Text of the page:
When I was a kid, one of the highlights of the year was the family trip to a Catskill Mountains resort for a week of fun in the snow, eating, relaxation, eating, entertainment, eating … you get the idea. It seems like we never went to the same resort twice, but I liked them all. The big climax to the week was a Saturday evening nightclub show that featured some of the top names in showbiz. That usually meant comedienne Totie Fields, who seemed to follow us from resort to resort, and was inevitably the Saturday night headliner every year. I didn’t care. She was funny. I was even more interested in the dance teams that would open the show. The thing that they all had in common is that the female partner would go into the wings after each number, and emerge with one less piece of clothing on.
One of the major responsibilities of the hotel staff, in addition to feeding us of course, was to make sure that the kids were occupied so that the parents could relax. That often meant sitting around listening to the jukebox with other kids. I vividly recall that one year the jukebox seemed to play the Beach Boys “Don’t Worry Baby” non-stop. It’s still my favorite Beach Boys song. Once in awhile, they would come up with something really cool for us though, and that was the case in 1966 when the hotel presented a mid-week show for the young people headlined by the Tokens, and emceed buy Cousin Bruce Morrow. Now, I like “The Lion Sleeps Tonight” as much as the next person, but what I remember most about the show was the opening act, a band called The Young Rascals.
The Young Rascals had already had a minor hit with their first single “I Ain’t Gonna Eat Out My Heart Anymore,” so they weren’t unknown to the young audience. The specifics of their set have faded over the years, but I do remember that they were still wearing their schoolboy outfits, complete with knickers. I also remember that they played what was announced as the debut live performance of their latest single, a song called “Good Lovin’.”
For some reason I’ve never been to the Princeton Record Exchange before, despite the fact that it’s less than an hour from where I live, and that it has an extensive selection of classic vinyl. I finally made the pilgrimage this week, and I picked up enough vinyl to inform this column for weeks to come. One of my prize finds was the Young Rascals self-titled debut album. I got a stereo version, and while I always prefer mono versions of ’60s albums, I took what I could get.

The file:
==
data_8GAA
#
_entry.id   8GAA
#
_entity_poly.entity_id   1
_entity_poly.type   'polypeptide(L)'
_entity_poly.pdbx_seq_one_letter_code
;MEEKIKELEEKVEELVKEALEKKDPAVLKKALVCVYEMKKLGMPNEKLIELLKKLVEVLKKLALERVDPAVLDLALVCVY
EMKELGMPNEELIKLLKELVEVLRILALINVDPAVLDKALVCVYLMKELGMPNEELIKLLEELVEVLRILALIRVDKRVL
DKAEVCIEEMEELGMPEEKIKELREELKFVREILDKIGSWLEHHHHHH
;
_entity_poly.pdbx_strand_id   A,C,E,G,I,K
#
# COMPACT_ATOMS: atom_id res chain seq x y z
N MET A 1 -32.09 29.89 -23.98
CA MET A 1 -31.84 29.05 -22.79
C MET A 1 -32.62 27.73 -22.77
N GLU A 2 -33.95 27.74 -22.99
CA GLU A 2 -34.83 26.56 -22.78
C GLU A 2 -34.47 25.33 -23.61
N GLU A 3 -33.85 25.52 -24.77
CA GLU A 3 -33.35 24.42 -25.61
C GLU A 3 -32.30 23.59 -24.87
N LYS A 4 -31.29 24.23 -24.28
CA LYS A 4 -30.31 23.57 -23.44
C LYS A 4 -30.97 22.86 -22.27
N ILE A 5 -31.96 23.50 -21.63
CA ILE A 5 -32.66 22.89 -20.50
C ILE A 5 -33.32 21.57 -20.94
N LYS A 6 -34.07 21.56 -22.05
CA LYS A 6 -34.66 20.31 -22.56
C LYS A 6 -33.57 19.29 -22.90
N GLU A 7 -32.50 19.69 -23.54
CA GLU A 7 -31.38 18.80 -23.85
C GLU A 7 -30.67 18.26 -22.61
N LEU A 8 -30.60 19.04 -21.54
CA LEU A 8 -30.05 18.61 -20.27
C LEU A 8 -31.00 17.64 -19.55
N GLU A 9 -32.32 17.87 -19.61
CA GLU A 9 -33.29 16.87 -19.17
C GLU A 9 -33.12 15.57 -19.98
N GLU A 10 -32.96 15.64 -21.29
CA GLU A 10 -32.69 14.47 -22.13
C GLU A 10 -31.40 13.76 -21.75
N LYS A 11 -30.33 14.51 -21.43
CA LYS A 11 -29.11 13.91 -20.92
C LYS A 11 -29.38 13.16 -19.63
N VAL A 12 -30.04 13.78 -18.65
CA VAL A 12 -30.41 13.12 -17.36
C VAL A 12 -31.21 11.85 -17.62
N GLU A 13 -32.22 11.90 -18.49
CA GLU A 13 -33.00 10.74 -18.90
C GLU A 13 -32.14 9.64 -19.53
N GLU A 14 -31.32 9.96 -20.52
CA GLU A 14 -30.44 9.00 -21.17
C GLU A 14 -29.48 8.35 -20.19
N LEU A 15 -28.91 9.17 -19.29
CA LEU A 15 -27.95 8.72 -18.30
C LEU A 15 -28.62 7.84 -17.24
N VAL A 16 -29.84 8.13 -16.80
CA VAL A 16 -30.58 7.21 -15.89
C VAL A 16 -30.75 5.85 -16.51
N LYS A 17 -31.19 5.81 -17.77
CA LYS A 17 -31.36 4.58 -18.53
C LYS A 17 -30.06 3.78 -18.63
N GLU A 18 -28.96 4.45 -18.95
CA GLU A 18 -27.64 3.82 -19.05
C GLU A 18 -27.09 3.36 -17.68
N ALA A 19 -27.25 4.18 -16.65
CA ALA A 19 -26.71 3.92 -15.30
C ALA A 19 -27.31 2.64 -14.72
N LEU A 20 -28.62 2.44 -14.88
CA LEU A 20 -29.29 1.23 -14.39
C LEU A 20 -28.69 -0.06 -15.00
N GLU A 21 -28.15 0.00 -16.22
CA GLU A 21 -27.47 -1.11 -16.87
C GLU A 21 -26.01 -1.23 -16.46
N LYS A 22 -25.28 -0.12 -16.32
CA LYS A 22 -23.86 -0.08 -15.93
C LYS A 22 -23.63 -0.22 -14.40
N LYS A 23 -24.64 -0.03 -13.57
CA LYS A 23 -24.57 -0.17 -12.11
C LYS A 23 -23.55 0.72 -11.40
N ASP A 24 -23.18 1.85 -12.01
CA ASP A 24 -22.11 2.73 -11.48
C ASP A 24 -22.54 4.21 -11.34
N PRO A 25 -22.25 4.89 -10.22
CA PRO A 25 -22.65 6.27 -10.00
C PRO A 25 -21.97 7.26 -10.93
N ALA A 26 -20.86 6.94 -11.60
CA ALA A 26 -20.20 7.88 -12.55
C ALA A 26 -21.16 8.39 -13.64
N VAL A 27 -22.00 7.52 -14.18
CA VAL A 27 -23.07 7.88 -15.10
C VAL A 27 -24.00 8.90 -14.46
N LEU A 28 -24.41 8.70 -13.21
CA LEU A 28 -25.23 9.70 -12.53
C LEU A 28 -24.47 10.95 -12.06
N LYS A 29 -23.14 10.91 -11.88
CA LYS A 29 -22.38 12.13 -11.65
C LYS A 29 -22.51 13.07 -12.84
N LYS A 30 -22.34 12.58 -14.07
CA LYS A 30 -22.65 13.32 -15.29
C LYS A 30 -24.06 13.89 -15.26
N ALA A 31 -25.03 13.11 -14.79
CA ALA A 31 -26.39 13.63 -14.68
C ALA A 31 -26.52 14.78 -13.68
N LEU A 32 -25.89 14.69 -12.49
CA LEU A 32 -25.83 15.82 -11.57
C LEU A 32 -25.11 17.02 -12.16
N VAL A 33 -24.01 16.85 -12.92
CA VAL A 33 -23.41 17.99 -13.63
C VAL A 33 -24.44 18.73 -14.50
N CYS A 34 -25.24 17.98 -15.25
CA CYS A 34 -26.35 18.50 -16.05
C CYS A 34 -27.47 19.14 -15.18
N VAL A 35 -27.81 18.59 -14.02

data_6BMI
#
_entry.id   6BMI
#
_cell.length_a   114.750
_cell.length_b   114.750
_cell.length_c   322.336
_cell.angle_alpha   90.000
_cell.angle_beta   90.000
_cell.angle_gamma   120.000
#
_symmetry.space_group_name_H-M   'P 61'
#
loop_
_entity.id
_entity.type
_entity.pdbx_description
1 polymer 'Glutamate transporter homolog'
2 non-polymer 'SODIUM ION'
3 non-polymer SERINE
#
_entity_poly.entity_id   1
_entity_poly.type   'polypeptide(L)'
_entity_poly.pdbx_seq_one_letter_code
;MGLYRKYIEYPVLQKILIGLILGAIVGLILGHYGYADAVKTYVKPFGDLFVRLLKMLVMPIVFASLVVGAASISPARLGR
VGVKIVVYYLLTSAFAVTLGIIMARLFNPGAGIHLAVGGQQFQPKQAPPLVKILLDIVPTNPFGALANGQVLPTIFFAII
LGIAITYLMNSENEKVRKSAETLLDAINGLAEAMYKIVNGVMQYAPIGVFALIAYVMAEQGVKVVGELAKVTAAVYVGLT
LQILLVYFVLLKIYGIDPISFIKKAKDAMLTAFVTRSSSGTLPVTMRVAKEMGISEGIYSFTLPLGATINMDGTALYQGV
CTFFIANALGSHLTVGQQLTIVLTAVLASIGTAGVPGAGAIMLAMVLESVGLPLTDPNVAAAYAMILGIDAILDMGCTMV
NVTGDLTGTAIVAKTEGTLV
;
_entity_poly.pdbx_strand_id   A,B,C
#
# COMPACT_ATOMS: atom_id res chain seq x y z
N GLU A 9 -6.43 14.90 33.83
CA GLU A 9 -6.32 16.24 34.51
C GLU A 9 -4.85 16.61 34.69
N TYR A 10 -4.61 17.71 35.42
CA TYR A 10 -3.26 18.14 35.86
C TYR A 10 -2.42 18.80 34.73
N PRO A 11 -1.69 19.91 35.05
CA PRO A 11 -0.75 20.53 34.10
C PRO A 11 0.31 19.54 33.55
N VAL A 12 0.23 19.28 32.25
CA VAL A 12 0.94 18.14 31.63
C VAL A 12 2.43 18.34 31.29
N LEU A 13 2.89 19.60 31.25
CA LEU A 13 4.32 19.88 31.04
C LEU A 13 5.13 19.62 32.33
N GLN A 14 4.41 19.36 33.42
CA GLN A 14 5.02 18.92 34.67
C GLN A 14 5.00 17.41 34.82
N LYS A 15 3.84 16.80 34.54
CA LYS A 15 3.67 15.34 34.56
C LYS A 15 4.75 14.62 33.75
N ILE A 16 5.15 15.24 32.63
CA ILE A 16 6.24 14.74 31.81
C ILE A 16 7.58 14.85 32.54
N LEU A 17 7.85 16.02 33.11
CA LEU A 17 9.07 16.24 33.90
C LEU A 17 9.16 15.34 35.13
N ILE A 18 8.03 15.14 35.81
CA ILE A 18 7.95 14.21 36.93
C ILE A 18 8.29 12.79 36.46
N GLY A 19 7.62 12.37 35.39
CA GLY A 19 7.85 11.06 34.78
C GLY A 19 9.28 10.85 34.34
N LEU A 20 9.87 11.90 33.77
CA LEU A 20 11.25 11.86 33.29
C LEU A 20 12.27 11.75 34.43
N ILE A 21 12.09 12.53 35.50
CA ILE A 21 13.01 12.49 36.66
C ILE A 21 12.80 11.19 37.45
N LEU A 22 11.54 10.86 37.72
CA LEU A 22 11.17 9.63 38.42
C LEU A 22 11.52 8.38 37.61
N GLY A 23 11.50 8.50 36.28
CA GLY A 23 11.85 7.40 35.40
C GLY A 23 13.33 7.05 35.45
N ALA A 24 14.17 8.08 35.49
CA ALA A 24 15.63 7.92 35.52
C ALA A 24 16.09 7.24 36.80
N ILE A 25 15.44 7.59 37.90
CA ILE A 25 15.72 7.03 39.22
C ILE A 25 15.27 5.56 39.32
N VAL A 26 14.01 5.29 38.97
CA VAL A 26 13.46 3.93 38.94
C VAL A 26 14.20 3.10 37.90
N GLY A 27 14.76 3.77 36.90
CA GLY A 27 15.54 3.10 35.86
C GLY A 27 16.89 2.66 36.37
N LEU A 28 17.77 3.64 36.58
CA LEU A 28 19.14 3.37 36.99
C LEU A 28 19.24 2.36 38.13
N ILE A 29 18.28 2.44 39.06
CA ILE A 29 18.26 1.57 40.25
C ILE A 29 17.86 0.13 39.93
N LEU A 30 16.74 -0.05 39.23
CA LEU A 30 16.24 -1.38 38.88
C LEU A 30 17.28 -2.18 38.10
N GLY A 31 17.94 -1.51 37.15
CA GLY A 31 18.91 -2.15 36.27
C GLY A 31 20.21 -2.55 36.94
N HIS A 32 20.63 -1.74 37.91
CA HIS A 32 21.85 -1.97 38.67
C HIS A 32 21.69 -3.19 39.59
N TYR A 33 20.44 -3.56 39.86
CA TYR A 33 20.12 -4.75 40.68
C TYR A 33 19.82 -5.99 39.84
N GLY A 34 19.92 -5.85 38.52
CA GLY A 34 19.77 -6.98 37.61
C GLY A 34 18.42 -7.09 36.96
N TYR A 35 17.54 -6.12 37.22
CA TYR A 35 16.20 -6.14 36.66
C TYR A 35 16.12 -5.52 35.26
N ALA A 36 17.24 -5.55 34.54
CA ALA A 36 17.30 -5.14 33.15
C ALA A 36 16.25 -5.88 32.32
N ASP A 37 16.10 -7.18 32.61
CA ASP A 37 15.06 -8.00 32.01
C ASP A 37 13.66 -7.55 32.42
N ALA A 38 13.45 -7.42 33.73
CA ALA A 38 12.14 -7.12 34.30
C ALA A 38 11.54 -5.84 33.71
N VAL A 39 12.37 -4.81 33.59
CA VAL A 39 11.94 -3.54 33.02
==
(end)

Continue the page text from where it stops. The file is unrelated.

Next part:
The Rascals were formed by singer Eddie Brigati, Cavaliere, Cornish, and drummer Dino Danelli in Garfield, NJ. They were managed by Sid Bernstein (yes, the same Sid Bernstein who brought the Beatles to America), and signed to Atlantic Records. When Johnny Puleo’s Harmonica Rascals objected to the use of the name, Bernstein renamed the band The Young Rascals. That sorted out, the first Young Rascals album was a smash, largely owing to the presence of “Good Lovin'” which was a #1 single for the band.
Atlantic Records released the album in mono and stereo on March 28, 1966. “I Ain’t Gonna Eat Out My Heart Anymore” and “Good Lovin'” are both here. Most of the songs are covers, “Good Lovin’ was originally recorded by the Olympics, but the Rascals made the Wilson Pickett songs “Mustang Sally,” and “In the Midnight Hour” very much their own. There are also covers of Bob Dylan’s “Like A Rolling Stone,” the Beau Brummels “Just a Little,” and Larry Williams’ “Slow Down.” The album’s one original song, written by keyboard player/vocalist Felix Cavaliere and guitarist Gene Cornish, is a first-side-closing rave-up called “Do You Feel It.” The album reached #15 on the Billboard Top LPs chart, and #10 on the Cashbox chart.
More #1 hits followed, including “Groovin'” (1967), and “People Got to Be Free” (1968), before the band split up in the early ’70s. They were one of the most influential bands of their day, and they were inducted into the Rock and Roll Hall of Fame by Steve Van Zandt in 1997. In April of this year, all four original band members reunited for a benefit show in New York City.
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